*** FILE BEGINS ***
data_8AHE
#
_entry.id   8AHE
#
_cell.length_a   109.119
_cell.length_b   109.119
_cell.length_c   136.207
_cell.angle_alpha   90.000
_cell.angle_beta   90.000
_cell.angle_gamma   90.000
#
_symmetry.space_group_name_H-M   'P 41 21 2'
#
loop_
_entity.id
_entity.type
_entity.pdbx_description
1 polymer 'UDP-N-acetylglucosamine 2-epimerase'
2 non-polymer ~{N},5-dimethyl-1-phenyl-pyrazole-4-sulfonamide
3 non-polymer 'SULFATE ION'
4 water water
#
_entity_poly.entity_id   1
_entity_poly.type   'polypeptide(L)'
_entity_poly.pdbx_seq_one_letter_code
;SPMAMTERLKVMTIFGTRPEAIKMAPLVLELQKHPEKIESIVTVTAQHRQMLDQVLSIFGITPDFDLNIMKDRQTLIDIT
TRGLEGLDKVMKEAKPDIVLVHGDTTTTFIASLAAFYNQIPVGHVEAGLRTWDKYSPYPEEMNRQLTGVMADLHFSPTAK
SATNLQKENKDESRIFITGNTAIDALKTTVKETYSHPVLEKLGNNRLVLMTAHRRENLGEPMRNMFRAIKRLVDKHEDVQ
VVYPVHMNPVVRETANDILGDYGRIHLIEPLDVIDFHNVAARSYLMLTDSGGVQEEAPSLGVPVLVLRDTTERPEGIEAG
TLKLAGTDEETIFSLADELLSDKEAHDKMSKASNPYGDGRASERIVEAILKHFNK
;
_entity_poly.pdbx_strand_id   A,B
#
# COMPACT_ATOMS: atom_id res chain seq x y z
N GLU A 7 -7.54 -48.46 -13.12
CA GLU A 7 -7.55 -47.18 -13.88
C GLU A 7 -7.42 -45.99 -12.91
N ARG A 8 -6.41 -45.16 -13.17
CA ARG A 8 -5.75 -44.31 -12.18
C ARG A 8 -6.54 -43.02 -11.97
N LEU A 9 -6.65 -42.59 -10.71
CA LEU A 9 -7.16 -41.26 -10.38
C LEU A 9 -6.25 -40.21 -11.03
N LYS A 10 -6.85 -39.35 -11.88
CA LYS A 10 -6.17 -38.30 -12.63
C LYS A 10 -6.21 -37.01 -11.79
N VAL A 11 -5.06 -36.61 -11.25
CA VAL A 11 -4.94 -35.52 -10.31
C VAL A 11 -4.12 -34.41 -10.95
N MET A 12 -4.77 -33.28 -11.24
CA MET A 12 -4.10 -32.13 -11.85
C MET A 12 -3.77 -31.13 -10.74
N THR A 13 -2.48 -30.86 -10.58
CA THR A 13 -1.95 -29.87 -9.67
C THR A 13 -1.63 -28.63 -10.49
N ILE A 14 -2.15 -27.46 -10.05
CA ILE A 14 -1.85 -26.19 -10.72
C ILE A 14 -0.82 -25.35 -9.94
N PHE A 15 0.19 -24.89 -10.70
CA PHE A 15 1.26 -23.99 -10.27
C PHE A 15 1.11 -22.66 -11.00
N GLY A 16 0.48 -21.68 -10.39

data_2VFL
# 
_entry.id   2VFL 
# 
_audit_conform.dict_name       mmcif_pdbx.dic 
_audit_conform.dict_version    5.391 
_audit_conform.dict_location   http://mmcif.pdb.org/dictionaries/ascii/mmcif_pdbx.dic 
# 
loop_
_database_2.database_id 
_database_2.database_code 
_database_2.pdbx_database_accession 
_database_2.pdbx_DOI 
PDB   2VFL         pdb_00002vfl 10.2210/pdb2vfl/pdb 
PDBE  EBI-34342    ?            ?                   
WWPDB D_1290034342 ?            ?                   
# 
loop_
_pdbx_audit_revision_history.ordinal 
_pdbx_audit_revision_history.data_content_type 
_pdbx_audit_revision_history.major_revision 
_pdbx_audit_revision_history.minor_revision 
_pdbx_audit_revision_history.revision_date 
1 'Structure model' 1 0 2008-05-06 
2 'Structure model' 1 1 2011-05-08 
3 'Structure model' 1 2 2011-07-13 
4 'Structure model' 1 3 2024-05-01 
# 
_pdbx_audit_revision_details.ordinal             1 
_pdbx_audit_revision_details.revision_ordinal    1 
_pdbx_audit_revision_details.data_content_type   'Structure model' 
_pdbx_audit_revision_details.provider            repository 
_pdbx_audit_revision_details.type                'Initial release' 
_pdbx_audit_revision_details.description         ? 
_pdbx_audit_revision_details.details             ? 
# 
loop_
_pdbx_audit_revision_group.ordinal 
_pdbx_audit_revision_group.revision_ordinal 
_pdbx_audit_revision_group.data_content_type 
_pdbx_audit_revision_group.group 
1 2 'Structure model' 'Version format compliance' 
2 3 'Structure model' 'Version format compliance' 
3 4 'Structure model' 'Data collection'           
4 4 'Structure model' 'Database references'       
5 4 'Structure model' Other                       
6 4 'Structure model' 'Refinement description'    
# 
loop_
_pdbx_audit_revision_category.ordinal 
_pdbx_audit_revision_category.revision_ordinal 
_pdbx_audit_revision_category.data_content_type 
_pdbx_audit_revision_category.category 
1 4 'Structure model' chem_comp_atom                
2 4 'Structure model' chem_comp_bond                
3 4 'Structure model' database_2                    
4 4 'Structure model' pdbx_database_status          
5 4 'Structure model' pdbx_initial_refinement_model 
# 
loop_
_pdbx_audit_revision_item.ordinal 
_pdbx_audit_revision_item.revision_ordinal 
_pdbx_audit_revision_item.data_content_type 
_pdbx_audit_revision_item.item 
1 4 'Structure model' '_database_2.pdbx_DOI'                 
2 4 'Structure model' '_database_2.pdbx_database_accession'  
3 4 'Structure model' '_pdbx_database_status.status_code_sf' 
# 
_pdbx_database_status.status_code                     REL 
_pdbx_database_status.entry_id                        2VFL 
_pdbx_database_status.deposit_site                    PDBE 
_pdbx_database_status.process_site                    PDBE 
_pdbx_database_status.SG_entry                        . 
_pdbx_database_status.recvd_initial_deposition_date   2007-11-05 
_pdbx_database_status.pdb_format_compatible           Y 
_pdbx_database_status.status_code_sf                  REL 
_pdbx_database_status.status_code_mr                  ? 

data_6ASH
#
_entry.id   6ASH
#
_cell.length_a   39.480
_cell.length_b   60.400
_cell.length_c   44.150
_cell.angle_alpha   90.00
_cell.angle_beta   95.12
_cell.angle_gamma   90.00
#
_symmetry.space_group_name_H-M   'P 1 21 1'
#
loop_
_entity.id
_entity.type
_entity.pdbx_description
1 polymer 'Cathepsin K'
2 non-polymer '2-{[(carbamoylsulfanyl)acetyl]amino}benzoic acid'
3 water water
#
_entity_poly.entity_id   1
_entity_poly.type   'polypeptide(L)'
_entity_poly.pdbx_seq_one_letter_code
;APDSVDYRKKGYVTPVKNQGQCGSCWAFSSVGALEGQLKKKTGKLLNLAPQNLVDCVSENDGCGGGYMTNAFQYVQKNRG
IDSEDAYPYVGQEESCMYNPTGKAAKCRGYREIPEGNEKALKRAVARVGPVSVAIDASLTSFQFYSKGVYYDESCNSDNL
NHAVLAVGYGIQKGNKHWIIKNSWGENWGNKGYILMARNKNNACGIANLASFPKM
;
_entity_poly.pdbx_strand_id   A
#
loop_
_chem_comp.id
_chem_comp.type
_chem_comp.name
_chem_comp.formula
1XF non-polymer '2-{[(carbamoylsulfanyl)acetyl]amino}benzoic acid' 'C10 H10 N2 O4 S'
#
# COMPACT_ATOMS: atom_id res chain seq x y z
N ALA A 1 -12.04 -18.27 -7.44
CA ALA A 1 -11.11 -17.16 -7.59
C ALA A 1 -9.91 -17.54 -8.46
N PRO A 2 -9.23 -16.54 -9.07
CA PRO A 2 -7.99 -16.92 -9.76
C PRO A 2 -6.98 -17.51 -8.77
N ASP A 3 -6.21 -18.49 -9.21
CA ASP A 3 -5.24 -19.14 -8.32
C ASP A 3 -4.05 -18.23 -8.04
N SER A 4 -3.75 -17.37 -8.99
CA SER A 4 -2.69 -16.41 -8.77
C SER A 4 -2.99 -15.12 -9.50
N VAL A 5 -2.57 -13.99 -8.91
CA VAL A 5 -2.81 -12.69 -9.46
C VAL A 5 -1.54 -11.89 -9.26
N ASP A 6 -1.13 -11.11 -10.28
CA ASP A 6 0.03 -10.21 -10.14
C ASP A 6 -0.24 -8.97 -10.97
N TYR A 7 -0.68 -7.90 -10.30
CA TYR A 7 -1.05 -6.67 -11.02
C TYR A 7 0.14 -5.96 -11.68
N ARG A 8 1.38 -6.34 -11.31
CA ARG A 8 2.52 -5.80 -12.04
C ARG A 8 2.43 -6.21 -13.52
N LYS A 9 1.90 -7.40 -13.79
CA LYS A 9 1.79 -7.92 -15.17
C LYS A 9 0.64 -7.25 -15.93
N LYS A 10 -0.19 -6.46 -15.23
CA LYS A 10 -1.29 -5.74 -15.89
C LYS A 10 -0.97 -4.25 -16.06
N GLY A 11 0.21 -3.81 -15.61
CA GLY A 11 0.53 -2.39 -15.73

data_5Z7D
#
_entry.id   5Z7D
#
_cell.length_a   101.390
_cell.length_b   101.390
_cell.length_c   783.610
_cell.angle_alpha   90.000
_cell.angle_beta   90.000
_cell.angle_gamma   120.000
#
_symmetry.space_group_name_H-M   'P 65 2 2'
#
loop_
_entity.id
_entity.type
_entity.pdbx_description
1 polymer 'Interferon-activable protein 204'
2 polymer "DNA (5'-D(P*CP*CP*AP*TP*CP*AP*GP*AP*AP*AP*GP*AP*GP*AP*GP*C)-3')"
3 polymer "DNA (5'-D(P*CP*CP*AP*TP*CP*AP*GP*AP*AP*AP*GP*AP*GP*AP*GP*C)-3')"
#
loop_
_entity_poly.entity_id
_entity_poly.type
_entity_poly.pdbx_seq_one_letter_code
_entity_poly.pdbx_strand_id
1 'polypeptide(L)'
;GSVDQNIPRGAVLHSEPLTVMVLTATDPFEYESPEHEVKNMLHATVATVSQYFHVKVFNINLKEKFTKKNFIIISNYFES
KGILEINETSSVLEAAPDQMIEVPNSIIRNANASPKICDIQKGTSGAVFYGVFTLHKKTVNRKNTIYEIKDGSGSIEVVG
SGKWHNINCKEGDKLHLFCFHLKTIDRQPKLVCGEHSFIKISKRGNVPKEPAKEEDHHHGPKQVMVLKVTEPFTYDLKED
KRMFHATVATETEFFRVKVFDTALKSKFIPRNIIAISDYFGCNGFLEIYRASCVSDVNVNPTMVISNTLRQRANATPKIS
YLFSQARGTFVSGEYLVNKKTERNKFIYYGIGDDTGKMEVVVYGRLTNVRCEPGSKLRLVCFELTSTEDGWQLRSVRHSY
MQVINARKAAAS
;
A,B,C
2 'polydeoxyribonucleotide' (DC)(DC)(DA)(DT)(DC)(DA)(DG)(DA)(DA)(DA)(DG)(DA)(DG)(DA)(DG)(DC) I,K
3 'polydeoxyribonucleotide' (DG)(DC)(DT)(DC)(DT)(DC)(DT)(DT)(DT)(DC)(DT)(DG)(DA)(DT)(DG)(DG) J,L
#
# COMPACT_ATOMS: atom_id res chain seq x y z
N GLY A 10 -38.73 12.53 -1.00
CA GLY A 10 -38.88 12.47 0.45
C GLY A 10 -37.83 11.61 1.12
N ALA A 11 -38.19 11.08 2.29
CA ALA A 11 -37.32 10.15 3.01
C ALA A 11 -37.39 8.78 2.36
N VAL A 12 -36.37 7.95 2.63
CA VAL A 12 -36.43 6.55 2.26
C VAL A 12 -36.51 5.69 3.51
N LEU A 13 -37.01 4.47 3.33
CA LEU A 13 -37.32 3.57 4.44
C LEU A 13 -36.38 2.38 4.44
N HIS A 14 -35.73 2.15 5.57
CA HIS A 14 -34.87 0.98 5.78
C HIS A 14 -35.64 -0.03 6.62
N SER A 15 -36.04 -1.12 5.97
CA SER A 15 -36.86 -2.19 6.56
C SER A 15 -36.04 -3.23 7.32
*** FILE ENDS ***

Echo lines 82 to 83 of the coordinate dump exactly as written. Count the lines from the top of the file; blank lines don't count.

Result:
_pdbx_audit_revision_history.data_content_type 
_pdbx_audit_revision_history.major_revision 